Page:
Author: Santino Hassell
Publisher: Dreamspinner Press
Rating: 4.5 stars
Type: Novel in a Series
Received from Publisher
Blurb:A Five Boroughs Story
Caleb Stone was raised on the Upper East Side, where wealth and lineage reign and “alternative lifestyles” are hidden. It took him years to come out to his family, but he’s still stuck in the stranglehold of their expectations. Caleb knows he has to build his confidence and shake things up, but he doesn’t know how… until Oliver Buckley enters the picture.
Oli is everything Caleb isn’t—risk-taking, provocative, and fiercely independent. Disowned by his family, Oli has made his own way in the world and is beholden to no one. After a chance encounter on New Year’s Eve, Caleb is smitten.
As Caleb sheds the insecurities that have held him back for years, he makes bold steps toward changing his career and escaping years of sexual repression. But for Caleb to take full control of his life, he has to be brave enough to confront his feelings and trust Oli with his heart.
Review: This can easily be read as a standalone.
Being alone on New Year’s Eve is miserable. Caleb Stone is trying to escape the crush of people happily celebrating. It’s not working. Everywhere he sees reminders everyone around him is happier than he is. Then he’s being kissed and the new year starts. Caleb didn’t expect to wake up in Oliver Buckley’s bed. He really didn’t expect it would take so long to figure out whose bed he woke up in. Caleb freaks out a bit, and Oli lets him. Caleb allows himself to be himself and Oli accepts it. Caleb and Oli encounter each other again. Every time they meet Caleb is taken aback by the sexual energy. They can’t keep their hands off each other. In what comes as a total surprise to Caleb, Oli asks him to go to a sex party, and he accepts! At the same time Oli and Caleb begin their relationship (that’s totally what it is, regardless of what Oli wants to think) Caleb begins a relationship with his half-brother. They completely agree their father is a jerk, but they are both beholden to him financially. Caleb comes up with a plan to achieve financial independence for not only himself but also his brother and Oli. For the first time Caleb finds himself wanting his own business and his own relationship on his terms.
Caleb’s life has happened to him. Caleb doesn’t change his mind, his mind changes. It doesn’t matter what he wants or wishes, he accepts what his place in society has laid out for him. Consequently, Caleb is unhappy, unfulfilled, and unemployed. Caleb has to admit he has specific wants and needs to get them met. In some instances this is quite literal. Oli makes Caleb ask for the sexual acts he wants. In other instances this is more nebulous. Caleb wants to be accepted by his family. It’s not going to happen with his parents. His dad is a jerk and his mom is not concerned with her children beyond how they make her look. Caleb gets his acceptance from his sister Meredith and his brother Aiden. Caleb finds himself becoming the active agent in his own life. He’s having the sex he wants to have, he’s got the family he wants, he creates a job for himself he actually fits, and he takes a stand in his relationship with Oli.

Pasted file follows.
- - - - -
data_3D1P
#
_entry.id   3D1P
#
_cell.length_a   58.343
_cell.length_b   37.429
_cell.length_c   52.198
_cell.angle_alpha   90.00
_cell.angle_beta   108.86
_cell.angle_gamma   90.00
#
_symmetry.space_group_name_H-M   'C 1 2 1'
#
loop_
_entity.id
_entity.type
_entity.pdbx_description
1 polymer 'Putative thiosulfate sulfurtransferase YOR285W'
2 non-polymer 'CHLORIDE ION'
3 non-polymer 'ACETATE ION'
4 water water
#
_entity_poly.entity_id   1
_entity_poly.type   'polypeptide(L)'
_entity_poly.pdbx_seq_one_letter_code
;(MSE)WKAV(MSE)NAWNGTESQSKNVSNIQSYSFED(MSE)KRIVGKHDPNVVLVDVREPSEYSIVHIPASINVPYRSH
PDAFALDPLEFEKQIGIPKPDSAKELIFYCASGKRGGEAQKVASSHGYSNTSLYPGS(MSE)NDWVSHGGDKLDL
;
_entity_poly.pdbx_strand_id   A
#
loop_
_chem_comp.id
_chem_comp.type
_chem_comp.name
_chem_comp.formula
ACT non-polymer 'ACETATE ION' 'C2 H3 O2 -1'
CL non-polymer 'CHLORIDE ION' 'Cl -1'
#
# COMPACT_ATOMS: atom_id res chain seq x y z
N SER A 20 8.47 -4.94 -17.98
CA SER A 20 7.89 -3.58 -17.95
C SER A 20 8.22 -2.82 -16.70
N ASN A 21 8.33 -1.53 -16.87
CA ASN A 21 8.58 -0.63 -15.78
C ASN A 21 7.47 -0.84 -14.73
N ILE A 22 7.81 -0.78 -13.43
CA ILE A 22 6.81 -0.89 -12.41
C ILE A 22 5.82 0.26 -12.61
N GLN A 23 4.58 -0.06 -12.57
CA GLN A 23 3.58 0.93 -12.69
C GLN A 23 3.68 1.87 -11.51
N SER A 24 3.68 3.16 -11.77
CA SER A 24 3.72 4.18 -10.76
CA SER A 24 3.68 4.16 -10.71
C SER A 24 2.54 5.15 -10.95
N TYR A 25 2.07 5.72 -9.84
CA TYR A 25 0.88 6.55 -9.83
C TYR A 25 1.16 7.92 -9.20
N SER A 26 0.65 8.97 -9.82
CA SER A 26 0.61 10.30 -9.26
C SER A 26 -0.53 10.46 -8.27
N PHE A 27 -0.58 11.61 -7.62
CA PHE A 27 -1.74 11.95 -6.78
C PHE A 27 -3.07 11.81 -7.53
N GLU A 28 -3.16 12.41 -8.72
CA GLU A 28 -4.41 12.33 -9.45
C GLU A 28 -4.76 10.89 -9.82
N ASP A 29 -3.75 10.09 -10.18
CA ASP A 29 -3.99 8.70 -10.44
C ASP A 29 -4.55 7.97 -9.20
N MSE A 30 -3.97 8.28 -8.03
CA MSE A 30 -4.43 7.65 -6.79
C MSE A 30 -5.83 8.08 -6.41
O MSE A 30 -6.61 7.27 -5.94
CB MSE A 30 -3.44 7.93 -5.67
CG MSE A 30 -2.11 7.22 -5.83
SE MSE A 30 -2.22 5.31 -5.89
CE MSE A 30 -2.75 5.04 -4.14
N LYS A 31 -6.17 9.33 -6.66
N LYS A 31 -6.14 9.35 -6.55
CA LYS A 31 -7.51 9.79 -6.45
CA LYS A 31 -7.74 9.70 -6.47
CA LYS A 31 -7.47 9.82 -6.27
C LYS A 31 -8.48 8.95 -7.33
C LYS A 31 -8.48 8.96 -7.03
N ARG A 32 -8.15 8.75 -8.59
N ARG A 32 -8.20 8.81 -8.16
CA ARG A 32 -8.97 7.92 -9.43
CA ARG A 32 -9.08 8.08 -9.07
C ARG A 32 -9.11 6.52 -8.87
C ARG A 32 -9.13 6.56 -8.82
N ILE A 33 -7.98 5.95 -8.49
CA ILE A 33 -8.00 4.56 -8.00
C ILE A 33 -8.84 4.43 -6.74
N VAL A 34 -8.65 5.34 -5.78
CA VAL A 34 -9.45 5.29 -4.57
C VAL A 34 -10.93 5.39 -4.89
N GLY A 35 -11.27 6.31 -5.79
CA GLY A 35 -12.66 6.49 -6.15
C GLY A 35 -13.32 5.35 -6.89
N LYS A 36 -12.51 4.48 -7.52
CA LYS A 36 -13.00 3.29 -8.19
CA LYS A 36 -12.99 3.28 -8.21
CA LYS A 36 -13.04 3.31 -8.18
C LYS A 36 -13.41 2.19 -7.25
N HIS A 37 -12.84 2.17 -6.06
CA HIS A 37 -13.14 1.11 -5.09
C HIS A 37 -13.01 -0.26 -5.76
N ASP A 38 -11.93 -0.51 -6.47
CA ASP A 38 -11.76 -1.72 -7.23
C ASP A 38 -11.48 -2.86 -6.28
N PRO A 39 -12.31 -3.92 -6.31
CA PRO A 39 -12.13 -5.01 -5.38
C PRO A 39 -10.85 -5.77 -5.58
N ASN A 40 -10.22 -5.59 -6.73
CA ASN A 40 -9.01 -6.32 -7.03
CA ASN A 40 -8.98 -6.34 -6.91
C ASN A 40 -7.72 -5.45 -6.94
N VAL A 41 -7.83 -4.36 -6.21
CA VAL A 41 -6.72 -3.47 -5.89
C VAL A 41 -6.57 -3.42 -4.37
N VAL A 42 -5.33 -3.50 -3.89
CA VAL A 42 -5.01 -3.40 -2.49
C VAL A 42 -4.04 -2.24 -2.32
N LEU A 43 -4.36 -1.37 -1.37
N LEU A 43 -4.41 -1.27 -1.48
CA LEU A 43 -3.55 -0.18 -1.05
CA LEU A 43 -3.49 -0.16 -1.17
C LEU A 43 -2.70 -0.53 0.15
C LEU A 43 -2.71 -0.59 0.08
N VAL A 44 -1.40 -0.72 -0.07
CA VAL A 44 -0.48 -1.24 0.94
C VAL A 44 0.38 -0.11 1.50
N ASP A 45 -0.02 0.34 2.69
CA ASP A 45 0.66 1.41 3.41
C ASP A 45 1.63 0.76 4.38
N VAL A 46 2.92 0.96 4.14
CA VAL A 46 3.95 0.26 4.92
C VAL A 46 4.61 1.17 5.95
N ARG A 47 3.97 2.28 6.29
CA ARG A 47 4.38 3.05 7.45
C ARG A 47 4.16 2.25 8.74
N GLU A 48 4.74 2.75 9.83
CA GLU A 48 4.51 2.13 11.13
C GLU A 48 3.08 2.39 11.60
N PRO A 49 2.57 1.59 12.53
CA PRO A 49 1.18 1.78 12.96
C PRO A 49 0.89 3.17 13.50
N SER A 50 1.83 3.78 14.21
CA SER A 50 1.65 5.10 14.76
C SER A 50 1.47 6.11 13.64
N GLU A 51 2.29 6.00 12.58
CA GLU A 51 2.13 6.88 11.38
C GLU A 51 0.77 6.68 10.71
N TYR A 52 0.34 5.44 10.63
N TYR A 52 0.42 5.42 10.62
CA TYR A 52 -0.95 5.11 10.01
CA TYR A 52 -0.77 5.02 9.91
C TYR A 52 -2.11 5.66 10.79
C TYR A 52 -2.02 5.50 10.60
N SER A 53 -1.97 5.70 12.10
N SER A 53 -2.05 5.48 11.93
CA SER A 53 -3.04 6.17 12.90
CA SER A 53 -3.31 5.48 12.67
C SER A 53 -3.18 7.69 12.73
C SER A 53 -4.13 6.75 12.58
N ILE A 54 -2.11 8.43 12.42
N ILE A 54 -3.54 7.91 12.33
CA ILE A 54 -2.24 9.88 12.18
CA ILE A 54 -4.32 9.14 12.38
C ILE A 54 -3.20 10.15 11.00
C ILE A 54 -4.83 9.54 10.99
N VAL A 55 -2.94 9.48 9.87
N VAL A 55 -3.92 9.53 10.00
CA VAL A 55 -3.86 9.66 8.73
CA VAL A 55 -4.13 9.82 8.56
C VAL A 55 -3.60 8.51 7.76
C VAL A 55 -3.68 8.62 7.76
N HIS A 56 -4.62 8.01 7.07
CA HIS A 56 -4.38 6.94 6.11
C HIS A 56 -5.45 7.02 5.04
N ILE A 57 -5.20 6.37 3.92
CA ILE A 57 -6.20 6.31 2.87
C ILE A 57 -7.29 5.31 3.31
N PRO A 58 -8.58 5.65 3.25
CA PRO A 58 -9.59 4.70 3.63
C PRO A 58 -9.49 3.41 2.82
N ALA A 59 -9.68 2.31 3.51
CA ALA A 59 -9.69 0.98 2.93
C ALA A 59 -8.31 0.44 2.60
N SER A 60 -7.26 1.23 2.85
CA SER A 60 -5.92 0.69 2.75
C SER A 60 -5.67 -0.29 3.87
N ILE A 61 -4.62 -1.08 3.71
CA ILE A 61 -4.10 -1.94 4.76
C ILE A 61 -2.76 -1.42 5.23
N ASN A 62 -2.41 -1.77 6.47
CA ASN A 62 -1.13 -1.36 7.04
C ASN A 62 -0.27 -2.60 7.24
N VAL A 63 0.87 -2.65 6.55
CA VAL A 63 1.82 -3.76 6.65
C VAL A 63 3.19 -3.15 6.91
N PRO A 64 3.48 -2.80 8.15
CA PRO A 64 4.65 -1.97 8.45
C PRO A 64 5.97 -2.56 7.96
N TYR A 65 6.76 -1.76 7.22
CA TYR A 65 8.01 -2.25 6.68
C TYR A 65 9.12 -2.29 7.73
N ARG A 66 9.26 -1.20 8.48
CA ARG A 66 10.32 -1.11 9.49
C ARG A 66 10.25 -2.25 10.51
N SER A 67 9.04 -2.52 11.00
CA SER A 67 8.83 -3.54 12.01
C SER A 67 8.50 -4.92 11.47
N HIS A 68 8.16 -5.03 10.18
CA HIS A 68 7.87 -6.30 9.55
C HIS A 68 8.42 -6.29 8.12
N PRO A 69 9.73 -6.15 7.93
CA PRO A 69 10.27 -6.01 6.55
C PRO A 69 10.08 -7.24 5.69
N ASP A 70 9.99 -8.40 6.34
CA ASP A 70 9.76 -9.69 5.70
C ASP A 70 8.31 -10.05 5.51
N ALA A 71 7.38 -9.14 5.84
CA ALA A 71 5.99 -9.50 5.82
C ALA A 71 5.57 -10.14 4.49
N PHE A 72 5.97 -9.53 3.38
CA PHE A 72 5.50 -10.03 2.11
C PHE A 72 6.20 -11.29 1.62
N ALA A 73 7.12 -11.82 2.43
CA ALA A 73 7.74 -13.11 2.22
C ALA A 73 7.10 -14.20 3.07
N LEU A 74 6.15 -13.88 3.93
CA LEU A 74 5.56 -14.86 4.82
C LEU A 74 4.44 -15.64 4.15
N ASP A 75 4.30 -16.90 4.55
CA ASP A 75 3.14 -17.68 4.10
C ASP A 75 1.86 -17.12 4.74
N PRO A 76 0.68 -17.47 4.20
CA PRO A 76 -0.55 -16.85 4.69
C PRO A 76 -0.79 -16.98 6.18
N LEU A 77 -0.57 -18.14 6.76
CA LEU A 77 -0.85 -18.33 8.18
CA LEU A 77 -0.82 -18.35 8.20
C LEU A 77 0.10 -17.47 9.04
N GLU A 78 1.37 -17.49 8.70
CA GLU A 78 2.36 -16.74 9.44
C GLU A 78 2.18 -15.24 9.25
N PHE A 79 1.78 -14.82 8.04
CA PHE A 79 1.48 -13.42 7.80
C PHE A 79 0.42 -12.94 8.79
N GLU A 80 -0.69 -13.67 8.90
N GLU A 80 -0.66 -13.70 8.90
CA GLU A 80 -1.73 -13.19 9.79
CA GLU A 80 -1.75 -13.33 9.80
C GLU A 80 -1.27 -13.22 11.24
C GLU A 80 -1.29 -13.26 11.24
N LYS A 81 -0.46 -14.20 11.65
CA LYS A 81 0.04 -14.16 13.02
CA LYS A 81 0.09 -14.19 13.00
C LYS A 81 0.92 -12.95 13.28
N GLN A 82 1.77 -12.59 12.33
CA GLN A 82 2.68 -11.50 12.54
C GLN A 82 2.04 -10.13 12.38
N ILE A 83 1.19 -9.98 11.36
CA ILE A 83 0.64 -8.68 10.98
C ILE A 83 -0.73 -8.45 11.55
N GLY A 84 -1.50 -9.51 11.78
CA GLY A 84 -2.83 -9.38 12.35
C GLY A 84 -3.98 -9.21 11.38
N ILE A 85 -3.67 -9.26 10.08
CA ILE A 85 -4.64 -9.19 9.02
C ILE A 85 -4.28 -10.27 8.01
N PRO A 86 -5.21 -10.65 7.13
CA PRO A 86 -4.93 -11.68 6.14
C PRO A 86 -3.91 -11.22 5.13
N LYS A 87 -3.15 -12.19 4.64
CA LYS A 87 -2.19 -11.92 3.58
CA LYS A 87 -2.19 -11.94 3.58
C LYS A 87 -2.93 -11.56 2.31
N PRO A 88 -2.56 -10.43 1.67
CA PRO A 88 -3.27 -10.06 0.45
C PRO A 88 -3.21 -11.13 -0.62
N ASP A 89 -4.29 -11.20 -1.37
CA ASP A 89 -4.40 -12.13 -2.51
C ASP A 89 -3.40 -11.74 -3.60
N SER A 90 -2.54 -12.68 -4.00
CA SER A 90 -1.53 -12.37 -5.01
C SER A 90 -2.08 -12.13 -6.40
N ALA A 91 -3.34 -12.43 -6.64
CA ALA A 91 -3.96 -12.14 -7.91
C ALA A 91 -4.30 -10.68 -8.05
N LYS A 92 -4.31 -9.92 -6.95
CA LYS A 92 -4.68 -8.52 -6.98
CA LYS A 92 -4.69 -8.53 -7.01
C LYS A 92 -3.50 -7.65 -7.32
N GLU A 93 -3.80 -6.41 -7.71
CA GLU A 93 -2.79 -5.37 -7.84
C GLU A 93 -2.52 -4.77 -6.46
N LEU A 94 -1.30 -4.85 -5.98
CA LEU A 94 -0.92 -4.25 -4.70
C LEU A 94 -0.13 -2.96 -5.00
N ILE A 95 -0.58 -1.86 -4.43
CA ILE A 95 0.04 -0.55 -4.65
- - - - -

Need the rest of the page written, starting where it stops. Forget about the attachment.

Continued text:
Oliver Buckley has a reputation for being a player, and he’s absolutely terrified by how he feels about Caleb. Caleb is a fairly crap narrator of his own story. He’s totally unreliable. Caleb has got no clue what’s going on with Oli even though Oli tells him. Yes, I said tell, and yes, I liked it. Oli tells Caleb, and in turn us, everything that’s going on with him. It’s jarring, and poignant, and provides bursts of emotion that we wouldn’t otherwise get from Oli. Caleb still doesn’t get it. Caleb doesn’t understand how Oli can see in him something no one else has ever seen. This brings about what I felt was one of the most emotional scenes in the book when Oli tells Caleb, “People see what they want to see. Or completely miss things when they’re too busy looking for flaws.” Caleb doesn’t understand the depth of the statement. He doesn’t understand it works both ways. Caleb can’t see Oli means exactly what he says, and it is heartbreaking. This was the real big misunderstanding.
First and First can absolutely be read, and enjoyed, as a standalone novel. When read as part of the Five Boroughs series I feel it has more depth. Obviously, Caleb and David failed as a couple because they were sexually incompatible, but there was more to it than that. Caleb viewed David as a wonderfully altruistic man who chose to work in a Title I school to help people. It doesn’t appear to have entered his mind at all David may have done so to get student loans forgiven. Whereas David and Ray had a romance that worked despite different backgrounds, Caleb and Oli’s romance worked because they had the same background. Caleb and Oli were two sides of the same coin. Both men had powerful, wealthy, and controlling fathers. Where Oli rebelled and stood up Caleb did as expected. Both men were wounded by their upbringing, left wanting what they felt they couldn’t have or were too afraid to trust.
I think First and First has been my favorite book in the series so far. I didn’t like Caleb much after Sunset Park. I wanted to know what would drive a guy who seems to have so much to be such a complete jerk. Caleb had me hooked from the first page. I don’t think I wanted to like him so quickly. I wanted to savor disliking Caleb, but he was so painfully alone. After a lifetime of trying to please everyone else around him it was finally time for Caleb to please himself, and that made for a compelling and emotional read as Caleb learned to ask for what he wanted. This series remains one for which I eagerly anticipate each installment.